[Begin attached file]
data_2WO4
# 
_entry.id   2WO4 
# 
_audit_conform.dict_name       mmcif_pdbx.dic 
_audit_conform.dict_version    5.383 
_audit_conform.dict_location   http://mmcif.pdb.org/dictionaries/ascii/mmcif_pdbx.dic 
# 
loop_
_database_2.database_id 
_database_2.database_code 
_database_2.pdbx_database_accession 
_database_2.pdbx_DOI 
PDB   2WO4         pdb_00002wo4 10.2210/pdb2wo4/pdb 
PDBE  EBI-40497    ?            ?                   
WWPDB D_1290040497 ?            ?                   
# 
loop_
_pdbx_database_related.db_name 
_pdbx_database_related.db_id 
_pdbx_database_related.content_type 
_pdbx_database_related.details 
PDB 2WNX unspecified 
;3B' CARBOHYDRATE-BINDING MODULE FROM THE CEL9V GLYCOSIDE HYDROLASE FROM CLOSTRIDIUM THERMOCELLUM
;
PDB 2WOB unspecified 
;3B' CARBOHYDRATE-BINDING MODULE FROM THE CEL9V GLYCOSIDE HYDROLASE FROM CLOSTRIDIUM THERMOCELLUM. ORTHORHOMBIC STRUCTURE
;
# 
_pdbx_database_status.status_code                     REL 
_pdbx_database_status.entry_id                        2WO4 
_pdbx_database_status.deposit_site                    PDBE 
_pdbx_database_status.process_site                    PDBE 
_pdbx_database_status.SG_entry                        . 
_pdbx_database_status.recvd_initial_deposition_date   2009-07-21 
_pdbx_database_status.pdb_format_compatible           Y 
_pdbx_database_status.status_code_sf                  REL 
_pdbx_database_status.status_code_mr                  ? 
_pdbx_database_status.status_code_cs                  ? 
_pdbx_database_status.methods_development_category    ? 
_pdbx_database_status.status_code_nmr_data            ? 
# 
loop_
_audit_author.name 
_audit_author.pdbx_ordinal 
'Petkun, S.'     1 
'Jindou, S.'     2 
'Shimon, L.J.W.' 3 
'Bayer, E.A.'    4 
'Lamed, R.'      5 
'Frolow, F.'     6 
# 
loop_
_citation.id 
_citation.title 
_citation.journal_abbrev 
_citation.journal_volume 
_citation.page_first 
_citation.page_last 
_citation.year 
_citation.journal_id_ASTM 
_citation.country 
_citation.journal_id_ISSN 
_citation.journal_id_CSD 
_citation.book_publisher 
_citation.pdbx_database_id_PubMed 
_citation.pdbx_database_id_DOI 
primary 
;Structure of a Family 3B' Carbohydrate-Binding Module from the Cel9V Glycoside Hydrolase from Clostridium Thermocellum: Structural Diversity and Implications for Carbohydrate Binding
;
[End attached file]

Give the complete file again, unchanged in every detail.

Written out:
data_2WO4
# 
_entry.id   2WO4 
# 
_audit_conform.dict_name       mmcif_pdbx.dic 
_audit_conform.dict_version    5.383 
_audit_conform.dict_location   http://mmcif.pdb.org/dictionaries/ascii/mmcif_pdbx.dic 
# 
loop_
_database_2.database_id 
_database_2.database_code 
_database_2.pdbx_database_accession 
_database_2.pdbx_DOI 
PDB   2WO4         pdb_00002wo4 10.2210/pdb2wo4/pdb 
PDBE  EBI-40497    ?            ?                   
WWPDB D_1290040497 ?            ?                   
# 
loop_
_pdbx_database_related.db_name 
_pdbx_database_related.db_id 
_pdbx_database_related.content_type 
_pdbx_database_related.details 
PDB 2WNX unspecified 
;3B' CARBOHYDRATE-BINDING MODULE FROM THE CEL9V GLYCOSIDE HYDROLASE FROM CLOSTRIDIUM THERMOCELLUM
;
PDB 2WOB unspecified 
;3B' CARBOHYDRATE-BINDING MODULE FROM THE CEL9V GLYCOSIDE HYDROLASE FROM CLOSTRIDIUM THERMOCELLUM. ORTHORHOMBIC STRUCTURE
;
# 
_pdbx_database_status.status_code                     REL 
_pdbx_database_status.entry_id                        2WO4 
_pdbx_database_status.deposit_site                    PDBE 
_pdbx_database_status.process_site                    PDBE 
_pdbx_database_status.SG_entry                        . 
_pdbx_database_status.recvd_initial_deposition_date   2009-07-21 
_pdbx_database_status.pdb_format_compatible           Y 
_pdbx_database_status.status_code_sf                  REL 
_pdbx_database_status.status_code_mr                  ? 
_pdbx_database_status.status_code_cs                  ? 
_pdbx_database_status.methods_development_category    ? 
_pdbx_database_status.status_code_nmr_data            ? 
# 
loop_
_audit_author.name 
_audit_author.pdbx_ordinal 
'Petkun, S.'     1 
'Jindou, S.'     2 
'Shimon, L.J.W.' 3 
'Bayer, E.A.'    4 
'Lamed, R.'      5 
'Frolow, F.'     6 
# 
loop_
_citation.id 
_citation.title 
_citation.journal_abbrev 
_citation.journal_volume 
_citation.page_first 
_citation.page_last 
_citation.year 
_citation.journal_id_ASTM 
_citation.country 
_citation.journal_id_ISSN 
_citation.journal_id_CSD 
_citation.book_publisher 
_citation.pdbx_database_id_PubMed 
_citation.pdbx_database_id_DOI 
primary 
;Structure of a Family 3B' Carbohydrate-Binding Module from the Cel9V Glycoside Hydrolase from Clostridium Thermocellum: Structural Diversity and Implications for Carbohydrate Binding
;